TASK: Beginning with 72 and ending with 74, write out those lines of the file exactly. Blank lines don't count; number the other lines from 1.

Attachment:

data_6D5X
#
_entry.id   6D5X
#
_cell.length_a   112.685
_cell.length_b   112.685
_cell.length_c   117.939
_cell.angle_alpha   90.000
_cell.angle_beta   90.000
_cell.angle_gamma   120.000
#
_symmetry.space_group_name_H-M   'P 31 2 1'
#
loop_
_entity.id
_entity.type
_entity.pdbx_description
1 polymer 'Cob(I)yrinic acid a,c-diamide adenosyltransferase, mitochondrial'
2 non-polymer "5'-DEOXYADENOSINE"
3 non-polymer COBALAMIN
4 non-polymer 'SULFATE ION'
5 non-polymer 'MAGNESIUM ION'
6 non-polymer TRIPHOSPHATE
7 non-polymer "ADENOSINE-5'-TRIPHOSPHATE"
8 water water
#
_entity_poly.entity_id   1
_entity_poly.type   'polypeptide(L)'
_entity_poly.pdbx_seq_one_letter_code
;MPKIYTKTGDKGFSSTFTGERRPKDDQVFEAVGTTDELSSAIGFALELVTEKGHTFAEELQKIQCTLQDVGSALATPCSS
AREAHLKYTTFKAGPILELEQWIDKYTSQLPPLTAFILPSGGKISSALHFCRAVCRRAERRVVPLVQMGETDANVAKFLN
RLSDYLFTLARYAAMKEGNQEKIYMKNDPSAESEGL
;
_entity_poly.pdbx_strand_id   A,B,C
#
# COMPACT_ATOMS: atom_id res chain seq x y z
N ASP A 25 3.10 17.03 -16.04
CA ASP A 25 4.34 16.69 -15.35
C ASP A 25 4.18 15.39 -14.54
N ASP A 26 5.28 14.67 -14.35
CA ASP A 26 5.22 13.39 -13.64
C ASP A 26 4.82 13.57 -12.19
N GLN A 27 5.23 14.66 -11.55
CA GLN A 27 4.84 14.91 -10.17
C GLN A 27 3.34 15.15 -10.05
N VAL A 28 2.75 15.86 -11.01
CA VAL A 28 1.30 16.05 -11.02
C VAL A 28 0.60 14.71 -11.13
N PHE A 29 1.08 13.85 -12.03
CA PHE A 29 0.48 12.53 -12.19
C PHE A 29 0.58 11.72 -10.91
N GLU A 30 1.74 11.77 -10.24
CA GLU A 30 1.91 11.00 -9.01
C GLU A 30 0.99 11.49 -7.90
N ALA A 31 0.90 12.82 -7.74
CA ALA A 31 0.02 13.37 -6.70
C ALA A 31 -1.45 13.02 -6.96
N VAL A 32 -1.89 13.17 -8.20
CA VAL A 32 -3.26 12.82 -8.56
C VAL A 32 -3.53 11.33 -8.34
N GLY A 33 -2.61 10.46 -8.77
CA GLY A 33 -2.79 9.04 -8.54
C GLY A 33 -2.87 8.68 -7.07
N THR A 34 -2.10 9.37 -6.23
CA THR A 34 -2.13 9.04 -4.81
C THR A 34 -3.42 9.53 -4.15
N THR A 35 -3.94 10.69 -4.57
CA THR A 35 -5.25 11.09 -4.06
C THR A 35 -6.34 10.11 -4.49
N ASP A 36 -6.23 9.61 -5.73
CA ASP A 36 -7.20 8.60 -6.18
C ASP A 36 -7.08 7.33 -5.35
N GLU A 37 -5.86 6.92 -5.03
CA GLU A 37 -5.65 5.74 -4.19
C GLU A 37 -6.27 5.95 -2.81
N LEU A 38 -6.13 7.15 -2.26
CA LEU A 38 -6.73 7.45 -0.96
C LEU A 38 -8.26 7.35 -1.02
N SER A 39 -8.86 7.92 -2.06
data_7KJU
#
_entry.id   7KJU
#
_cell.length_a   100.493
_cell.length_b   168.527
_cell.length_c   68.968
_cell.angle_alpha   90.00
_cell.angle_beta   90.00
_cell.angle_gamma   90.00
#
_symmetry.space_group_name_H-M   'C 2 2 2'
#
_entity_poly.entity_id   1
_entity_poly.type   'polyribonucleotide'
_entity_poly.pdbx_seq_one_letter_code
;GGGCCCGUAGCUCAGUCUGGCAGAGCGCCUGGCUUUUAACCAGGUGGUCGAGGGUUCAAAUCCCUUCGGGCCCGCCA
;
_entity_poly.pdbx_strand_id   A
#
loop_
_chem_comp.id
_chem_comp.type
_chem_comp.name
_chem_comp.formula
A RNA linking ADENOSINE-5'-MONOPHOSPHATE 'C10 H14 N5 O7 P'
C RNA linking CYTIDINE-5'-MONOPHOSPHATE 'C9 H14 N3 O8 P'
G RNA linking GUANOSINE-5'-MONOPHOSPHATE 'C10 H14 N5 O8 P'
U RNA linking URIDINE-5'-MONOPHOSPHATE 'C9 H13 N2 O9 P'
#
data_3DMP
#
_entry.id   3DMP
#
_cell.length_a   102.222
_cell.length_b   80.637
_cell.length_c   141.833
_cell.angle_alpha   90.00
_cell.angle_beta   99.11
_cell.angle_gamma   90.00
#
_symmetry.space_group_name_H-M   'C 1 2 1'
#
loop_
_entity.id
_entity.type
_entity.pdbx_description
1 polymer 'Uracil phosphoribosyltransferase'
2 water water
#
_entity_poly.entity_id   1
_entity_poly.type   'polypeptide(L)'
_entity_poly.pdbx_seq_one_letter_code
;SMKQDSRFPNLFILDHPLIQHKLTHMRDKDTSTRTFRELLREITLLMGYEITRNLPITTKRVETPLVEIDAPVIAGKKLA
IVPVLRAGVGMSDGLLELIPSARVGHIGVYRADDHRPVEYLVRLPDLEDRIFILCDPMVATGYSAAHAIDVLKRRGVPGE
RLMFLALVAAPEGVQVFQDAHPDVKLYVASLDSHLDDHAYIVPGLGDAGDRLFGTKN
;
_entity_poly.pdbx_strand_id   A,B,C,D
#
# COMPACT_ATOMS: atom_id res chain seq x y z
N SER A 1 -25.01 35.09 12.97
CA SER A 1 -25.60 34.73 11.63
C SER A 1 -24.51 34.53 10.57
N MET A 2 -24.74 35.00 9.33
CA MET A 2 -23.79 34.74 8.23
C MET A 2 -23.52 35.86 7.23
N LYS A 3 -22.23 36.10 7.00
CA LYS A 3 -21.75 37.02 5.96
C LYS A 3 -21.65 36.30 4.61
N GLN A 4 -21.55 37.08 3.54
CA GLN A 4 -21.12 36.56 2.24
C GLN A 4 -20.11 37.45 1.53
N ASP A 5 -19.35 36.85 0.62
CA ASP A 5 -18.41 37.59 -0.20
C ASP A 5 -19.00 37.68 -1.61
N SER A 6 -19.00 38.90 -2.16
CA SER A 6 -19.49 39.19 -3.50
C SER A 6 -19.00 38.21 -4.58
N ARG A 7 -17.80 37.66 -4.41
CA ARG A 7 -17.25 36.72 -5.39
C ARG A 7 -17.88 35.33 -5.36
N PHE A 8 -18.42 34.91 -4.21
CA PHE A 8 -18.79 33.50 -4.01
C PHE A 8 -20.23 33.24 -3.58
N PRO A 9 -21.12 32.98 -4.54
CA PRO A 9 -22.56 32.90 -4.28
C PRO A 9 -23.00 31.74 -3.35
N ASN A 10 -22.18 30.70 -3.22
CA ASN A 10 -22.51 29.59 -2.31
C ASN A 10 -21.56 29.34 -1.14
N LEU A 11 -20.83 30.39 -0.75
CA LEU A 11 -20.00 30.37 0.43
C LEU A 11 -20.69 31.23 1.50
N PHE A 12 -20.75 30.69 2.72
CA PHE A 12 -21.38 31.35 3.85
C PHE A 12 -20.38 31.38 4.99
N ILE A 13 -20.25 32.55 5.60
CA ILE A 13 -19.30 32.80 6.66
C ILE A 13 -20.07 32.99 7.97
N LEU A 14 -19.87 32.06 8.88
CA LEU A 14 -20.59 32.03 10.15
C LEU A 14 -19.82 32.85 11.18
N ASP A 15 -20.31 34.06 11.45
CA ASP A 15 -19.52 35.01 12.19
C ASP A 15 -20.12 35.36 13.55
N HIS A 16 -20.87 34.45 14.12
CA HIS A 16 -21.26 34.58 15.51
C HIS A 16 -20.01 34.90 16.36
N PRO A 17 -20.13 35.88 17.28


C ASP A 36 -7.08 7.33 -5.35
N GLU A 37 -5.86 6.92 -5.03
CA GLU A 37 -5.65 5.74 -4.19